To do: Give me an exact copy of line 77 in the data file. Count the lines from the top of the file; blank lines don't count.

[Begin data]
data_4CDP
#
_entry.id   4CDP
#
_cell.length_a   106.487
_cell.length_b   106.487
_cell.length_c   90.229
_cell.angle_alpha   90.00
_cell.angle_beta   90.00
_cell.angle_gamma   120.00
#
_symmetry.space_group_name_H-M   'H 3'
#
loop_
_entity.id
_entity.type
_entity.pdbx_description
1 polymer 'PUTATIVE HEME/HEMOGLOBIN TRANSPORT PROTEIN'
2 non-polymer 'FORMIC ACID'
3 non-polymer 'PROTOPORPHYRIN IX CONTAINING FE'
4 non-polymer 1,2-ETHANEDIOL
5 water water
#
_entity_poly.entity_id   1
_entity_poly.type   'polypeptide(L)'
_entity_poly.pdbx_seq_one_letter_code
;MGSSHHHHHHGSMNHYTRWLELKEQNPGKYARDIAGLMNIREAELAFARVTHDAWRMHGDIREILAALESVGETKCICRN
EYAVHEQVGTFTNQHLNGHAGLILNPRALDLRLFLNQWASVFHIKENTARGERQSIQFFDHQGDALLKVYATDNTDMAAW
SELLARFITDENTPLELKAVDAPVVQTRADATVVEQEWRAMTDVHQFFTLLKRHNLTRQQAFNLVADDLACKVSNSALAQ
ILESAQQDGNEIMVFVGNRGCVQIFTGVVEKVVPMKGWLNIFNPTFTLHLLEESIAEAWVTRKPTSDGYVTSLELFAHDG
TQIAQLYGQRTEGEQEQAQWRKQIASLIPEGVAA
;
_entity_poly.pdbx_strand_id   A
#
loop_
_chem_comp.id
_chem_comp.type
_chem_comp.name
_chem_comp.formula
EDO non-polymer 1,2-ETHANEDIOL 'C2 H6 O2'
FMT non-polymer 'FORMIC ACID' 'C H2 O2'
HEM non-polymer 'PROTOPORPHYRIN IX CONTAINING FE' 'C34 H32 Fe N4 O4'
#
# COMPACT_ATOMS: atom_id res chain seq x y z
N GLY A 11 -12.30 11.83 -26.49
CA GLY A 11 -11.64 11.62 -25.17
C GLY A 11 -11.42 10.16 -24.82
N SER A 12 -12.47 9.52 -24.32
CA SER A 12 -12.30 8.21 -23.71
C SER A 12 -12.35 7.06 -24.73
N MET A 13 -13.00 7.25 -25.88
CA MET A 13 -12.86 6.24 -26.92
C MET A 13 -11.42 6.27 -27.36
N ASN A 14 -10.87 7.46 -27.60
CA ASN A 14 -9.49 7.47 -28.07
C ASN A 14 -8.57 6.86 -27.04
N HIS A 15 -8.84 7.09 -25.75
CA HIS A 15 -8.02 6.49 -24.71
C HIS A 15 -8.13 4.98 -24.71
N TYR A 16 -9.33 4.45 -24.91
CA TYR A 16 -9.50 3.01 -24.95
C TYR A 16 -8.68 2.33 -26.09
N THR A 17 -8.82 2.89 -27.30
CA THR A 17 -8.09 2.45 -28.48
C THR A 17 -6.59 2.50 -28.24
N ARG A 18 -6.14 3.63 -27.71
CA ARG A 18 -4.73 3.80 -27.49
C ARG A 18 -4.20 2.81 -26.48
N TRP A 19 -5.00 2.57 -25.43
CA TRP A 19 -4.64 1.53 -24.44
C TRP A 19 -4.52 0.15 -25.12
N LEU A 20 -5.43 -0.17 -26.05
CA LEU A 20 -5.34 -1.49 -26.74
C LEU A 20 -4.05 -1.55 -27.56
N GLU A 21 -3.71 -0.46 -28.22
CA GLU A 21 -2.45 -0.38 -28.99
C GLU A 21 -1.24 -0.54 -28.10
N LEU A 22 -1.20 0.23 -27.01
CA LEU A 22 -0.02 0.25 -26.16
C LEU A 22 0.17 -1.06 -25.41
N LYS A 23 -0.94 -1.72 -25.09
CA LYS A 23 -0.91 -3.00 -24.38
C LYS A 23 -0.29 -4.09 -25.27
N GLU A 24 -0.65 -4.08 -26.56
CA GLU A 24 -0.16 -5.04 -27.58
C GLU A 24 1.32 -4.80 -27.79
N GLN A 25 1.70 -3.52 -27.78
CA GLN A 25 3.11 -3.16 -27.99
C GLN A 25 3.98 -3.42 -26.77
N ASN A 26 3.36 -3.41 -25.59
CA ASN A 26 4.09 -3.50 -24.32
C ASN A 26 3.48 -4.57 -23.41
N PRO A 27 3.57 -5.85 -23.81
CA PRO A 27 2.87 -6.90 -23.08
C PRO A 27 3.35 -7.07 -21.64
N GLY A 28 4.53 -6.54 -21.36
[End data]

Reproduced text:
C GLU A 21 -1.24 -0.54 -28.10